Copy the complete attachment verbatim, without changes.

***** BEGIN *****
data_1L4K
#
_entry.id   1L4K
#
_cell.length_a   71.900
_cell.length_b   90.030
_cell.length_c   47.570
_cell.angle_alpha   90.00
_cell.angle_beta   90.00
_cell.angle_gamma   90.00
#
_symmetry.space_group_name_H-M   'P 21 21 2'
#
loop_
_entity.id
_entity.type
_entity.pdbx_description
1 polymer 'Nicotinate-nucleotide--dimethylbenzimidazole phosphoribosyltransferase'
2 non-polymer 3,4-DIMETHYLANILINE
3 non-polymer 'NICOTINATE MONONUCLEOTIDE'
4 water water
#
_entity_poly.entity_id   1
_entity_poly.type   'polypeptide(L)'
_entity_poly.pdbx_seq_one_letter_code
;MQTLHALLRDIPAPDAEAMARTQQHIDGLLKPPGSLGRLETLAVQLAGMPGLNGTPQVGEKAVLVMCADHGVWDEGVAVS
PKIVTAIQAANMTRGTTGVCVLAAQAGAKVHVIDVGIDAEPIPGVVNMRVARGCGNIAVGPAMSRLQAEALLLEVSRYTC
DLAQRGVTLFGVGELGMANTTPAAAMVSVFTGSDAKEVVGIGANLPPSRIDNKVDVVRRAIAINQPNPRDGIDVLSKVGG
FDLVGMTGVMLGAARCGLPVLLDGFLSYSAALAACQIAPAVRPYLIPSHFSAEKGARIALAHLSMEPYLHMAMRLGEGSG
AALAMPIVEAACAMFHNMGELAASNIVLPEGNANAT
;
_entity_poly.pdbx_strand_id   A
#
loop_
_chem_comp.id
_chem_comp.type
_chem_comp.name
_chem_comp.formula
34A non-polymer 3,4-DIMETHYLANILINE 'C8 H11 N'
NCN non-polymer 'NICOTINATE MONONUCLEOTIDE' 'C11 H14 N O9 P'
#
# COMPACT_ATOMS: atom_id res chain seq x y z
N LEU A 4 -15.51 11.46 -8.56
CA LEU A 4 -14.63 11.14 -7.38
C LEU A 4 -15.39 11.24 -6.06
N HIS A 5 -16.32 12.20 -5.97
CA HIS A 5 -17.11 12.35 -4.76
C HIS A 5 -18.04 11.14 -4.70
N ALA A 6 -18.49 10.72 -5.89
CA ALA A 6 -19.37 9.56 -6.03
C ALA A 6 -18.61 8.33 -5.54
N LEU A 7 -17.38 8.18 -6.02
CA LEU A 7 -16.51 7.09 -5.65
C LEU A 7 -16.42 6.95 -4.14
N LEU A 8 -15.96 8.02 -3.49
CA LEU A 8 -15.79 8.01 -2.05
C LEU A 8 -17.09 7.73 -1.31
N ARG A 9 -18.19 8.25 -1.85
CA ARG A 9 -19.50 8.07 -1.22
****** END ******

data_1L4K
#
_entry.id   1L4K
#
_cell.length_a   71.900
_cell.length_b   90.030
_cell.length_c   47.570
_cell.angle_alpha   90.00
_cell.angle_beta   90.00
_cell.angle_gamma   90.00
#
_symmetry.space_group_name_H-M   'P 21 21 2'
#
loop_
_entity.id
_entity.type
_entity.pdbx_description
1 polymer 'Nicotinate-nucleotide--dimethylbenzimidazole phosphoribosyltransferase'
2 non-polymer 3,4-DIMETHYLANILINE
3 non-polymer 'NICOTINATE MONONUCLEOTIDE'
4 water water
#
_entity_poly.entity_id   1
_entity_poly.type   'polypeptide(L)'
_entity_poly.pdbx_seq_one_letter_code
;MQTLHALLRDIPAPDAEAMARTQQHIDGLLKPPGSLGRLETLAVQLAGMPGLNGTPQVGEKAVLVMCADHGVWDEGVAVS
PKIVTAIQAANMTRGTTGVCVLAAQAGAKVHVIDVGIDAEPIPGVVNMRVARGCGNIAVGPAMSRLQAEALLLEVSRYTC
DLAQRGVTLFGVGELGMANTTPAAAMVSVFTGSDAKEVVGIGANLPPSRIDNKVDVVRRAIAINQPNPRDGIDVLSKVGG
FDLVGMTGVMLGAARCGLPVLLDGFLSYSAALAACQIAPAVRPYLIPSHFSAEKGARIALAHLSMEPYLHMAMRLGEGSG
AALAMPIVEAACAMFHNMGELAASNIVLPEGNANAT
;
_entity_poly.pdbx_strand_id   A
#
loop_
_chem_comp.id
_chem_comp.type
_chem_comp.name
_chem_comp.formula
34A non-polymer 3,4-DIMETHYLANILINE 'C8 H11 N'
NCN non-polymer 'NICOTINATE MONONUCLEOTIDE' 'C11 H14 N O9 P'
#
# COMPACT_ATOMS: atom_id res chain seq x y z
N LEU A 4 -15.51 11.46 -8.56
CA LEU A 4 -14.63 11.14 -7.38
C LEU A 4 -15.39 11.24 -6.06
N HIS A 5 -16.32 12.20 -5.97
CA HIS A 5 -17.11 12.35 -4.76
C HIS A 5 -18.04 11.14 -4.70
N ALA A 6 -18.49 10.72 -5.89
CA ALA A 6 -19.37 9.56 -6.03
C ALA A 6 -18.61 8.33 -5.54
N LEU A 7 -17.38 8.18 -6.02
CA LEU A 7 -16.51 7.09 -5.65
C LEU A 7 -16.42 6.95 -4.14
N LEU A 8 -15.96 8.02 -3.49
CA LEU A 8 -15.79 8.01 -2.05
C LEU A 8 -17.09 7.73 -1.31
N ARG A 9 -18.19 8.25 -1.85
CA ARG A 9 -19.50 8.07 -1.22